Page:Dictionary of National Biography volume 59.djvu/383

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de Mara acting as his deputy (List of Sheriffs, p. 135). In March 1220 he excused his attendance at Henry III's coronation on the plea of a severe illness (Fœdera, i. 160). At Whitsuntide 1220 he was ordered to escort Alexander, king of Scots, from Berwick to York (Rot. Lit. Claus. p. 436). On the fall of Falkes de Breauté in 1224, Warenne received the custody of his wife (Rog. Wend. iv. 99); and after the order for Falkes's banishment was issued, Warenne conducted him to his ship (ib. iv. 103; see Breauté, Falkes de). On 11 Feb. 1225 he witnessed the confirmation of Magna Carta and the issue of the charter of the forest (Burton Annals, pp. 232, 236). On 11 July 1226 he was among those of the king's council urged by the pope to labour for the reconciliation of Falkes de Breauté (Cal. Papal Letters, 1198–1304, p. 112). In 1227 Warenne joined Richard, earl of Cornwall [q. v.], when that noble quarrelled with his brother, Henry III. A great meeting of Richard's party was held at Warenne's town of Stamford (ib. iv. 143). In May 1230, when Henry III went abroad, Warenne was one of the three justices who acted as regents during his absence (Tewkesbury Annals, p. 74). He was friendly with the justiciar, Hubert de Burgh, and several letters between them are printed in Shirley's ‘Royal Letters’ (i. 15, 42, 112, &c.). In June 1230 he was appointed to carry out the assize of arms in Surrey and Sussex (Royal Letters, i. 373). When Hubert de Burgh fell in 1232, Warenne joined with Richard of Cornwall and the Earls Marshal and Ferrars in acting as sureties for the disgraced justiciar, who was confined at Devizes Castle under the charge of four knights of the above four earls (Rog. Wend. iv. 258; Tewkesbury Annals, p. 88; Royal Letters, i. 410). He witnessed the reissue of the charter on 28 Jan. 1236 (Tewkesbury Annals, p. 104). In January 1236 he acted as chief butler at the coronation of Queen Eleanor, in place of his son-in-law, Hugh de Albini, earl of Arundel or Sussex, a minor (Matt. Paris, iii. 338), and in 1237 was one of the opposition leaders who were made members of the royal council (ib. iii. 383). In 1238 he was sent by the king to Oxford with an armed force to save the legate Otho and his followers from the violence of the Oxford scholars. He imprisoned Odo of Kilkenny and three other masters in Wallingford Castle (ib. iii. 483–4). He was one of the four barons made treasurers of the thirtieth without whose approval the king could not spend it (Matt. Paris, iv. 186). He died on 27 May 1240 at London (ib. iv. 12), and was buried at Lewes priory.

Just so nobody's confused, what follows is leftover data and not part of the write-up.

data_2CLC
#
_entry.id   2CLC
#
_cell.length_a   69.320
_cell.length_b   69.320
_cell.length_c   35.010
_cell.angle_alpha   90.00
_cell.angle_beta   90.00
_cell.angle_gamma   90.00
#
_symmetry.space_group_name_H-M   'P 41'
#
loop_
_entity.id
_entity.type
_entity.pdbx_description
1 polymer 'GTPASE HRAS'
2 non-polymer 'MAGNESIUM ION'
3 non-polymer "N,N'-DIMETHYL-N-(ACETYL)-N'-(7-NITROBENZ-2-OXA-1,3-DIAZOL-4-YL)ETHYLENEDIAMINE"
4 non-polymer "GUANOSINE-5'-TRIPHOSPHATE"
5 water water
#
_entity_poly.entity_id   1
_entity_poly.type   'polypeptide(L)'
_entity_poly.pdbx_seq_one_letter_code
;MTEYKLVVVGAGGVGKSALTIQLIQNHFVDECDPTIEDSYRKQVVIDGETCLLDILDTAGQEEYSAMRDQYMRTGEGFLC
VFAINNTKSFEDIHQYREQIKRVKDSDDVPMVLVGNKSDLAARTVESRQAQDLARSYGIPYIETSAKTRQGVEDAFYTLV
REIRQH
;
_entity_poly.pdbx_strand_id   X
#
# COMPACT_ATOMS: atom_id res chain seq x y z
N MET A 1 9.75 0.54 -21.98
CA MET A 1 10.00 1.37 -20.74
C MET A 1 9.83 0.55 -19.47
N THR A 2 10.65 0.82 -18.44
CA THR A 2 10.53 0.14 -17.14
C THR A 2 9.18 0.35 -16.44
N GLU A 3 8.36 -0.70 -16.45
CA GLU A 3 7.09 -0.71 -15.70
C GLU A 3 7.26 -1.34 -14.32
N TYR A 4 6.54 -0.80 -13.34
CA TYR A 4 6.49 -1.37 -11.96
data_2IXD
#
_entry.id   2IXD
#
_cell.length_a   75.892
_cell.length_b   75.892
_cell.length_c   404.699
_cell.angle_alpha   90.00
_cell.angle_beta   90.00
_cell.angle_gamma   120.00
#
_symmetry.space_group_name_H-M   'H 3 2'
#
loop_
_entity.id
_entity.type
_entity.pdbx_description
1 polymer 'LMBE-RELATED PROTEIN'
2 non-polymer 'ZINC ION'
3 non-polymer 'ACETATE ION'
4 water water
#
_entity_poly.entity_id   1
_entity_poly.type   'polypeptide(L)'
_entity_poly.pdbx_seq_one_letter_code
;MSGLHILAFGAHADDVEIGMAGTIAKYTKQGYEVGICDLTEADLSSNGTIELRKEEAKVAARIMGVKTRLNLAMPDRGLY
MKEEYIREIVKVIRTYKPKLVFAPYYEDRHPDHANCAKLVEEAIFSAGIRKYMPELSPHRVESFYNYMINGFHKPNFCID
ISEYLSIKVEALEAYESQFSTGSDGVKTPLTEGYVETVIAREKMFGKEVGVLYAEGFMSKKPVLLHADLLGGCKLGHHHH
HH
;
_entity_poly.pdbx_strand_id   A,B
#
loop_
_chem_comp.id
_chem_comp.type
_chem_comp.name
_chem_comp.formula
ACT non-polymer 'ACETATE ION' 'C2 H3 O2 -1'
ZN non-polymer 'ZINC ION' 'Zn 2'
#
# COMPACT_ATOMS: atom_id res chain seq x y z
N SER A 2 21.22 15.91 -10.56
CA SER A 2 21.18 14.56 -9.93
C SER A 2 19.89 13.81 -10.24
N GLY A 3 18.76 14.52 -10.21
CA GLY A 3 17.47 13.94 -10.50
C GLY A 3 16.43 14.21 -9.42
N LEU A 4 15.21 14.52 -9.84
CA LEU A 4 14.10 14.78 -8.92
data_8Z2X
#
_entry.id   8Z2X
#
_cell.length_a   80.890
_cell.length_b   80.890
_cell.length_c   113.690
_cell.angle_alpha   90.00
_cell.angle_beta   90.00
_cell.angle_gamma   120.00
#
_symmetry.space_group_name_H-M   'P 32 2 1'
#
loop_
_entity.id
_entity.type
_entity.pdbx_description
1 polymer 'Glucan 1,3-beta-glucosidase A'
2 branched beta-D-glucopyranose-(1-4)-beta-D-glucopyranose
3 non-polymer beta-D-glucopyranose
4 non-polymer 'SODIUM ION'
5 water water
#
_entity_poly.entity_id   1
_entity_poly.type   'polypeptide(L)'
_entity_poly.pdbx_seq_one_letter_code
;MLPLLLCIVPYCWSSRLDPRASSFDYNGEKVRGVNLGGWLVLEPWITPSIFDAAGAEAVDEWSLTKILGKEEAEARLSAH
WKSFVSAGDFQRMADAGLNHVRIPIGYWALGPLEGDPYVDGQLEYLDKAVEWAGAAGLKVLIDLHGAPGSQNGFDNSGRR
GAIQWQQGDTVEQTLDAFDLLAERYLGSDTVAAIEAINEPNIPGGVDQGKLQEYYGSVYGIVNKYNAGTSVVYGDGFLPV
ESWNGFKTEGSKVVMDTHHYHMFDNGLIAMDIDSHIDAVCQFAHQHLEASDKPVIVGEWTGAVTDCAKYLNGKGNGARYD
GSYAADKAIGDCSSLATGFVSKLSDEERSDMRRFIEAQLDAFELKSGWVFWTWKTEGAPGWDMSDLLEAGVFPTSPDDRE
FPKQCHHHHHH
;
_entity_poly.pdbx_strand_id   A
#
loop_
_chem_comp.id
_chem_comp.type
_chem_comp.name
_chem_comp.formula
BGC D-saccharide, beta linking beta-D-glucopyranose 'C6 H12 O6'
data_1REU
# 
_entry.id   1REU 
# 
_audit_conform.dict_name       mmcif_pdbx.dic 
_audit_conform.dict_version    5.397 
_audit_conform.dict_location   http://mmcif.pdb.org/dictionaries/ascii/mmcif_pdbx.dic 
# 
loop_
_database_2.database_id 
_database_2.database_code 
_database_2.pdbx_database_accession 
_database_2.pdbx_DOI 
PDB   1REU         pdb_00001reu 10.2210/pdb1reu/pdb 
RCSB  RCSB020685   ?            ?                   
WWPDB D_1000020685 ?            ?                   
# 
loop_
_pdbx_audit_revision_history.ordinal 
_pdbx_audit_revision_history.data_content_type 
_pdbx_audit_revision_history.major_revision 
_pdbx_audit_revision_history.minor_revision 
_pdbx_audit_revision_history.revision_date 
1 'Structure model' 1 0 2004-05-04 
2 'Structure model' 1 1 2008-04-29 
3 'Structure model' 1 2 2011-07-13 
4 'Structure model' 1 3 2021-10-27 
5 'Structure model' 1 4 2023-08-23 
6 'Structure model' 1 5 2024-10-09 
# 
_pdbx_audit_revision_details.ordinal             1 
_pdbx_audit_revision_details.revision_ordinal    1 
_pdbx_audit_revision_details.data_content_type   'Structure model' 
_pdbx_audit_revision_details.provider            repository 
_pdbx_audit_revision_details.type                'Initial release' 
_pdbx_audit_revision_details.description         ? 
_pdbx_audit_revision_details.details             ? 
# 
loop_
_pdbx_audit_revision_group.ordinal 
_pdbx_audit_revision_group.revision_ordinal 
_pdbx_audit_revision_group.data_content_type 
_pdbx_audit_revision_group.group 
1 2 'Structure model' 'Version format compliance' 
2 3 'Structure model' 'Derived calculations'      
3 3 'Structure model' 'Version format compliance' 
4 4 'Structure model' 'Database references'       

Warenne was the founder of a small priory of Austin canons at Reigate (Monasticon, vi. 517–18). He confirmed old and made new grants to Lewes priory, and made grants to Roche Abbey, Yorkshire. Watson summarises most of these and other benefactions. He had serious difficulties in his dealings with Lewes priory and the abbot of Cluny, its alien chief (Cal. Papal Letters, 1198–1304, pp. 119, 186). In 1238 Warenne was cited before Bishop Grosseteste for permitting mass to be celebrated indecorously in the hall of his manor at Grantham (Grosseteste, Epistolæ, pp. 171–3, Rolls Ser.). He was no friend of the Jews, arresting some of his Jewish burgesses at Grantham in 1222 on the charge of making a game in ridicule of the Christian faith. However, he released them under bail (Rot. Lit. Claus. p. 491).

Warenne is said to have married, as his first wife, Matilda, daughter of William of Albini, earl of Sussex, who died in 1215 without issue, and was buried at Lewes (Dugdale, i. 77; Watson, i. 208). If so, she may have been the Countess of Warenne who was imprisoned in 1203 and found sureties, one of whom was William of Albini (Rot. Lit. Pat. p. 29). Otherwise it was William's aged mother. He certainly married in 1225 Matilda, the eldest daughter and subsequently coheiress of William Marshal, earl of Pembroke (d. 1219) [q. v.] Matilda was the widow of Hugh Bigod, third earl of Norfolk, who died in February 1225. She married her second husband ‘immediately’ (Dunstable Annals, p. 94), certainly by October 1225. By her Warenne was the father of John de Warenne (1231?–1304) [q. v.], his successor. Their daughter Isabella married Hugh de Albini, earl of Sussex, who died in 1243. Isabella survived him nearly forty years. It was not until after her death in 1282 that her brother, John de Warenne, began to be styled Earl of Sussex as well as of Surrey. William's more usual title was ‘Comes de Warenne.’ Watson, though not apparently on good authority, assigns to William an illegitimate son, Griffin de Warenne, and a daughter, who was King John's mistress and the mother of Richard, the king's son, who killed Eustace the Monk.

[Rotuli Literarum Clausarum, Rotuli Literarum Patentium, Rotuli Cartarum, Rymer's Fœdera, vol. i. (all in Record Comm.); Calendar of Papal Letters, 1198–1304; Stubbs's Select Charters; Roger of Wendover (Engl. Hist. Soc.); Gervase of Canterbury, Ralph Coggeshall, Matthew Paris's Chron. Majora, Tewkesbury and Dunstaple Annals, in Annales Monastici (all in Rolls Ser.); Dugdale's Baronage, i. 76–7;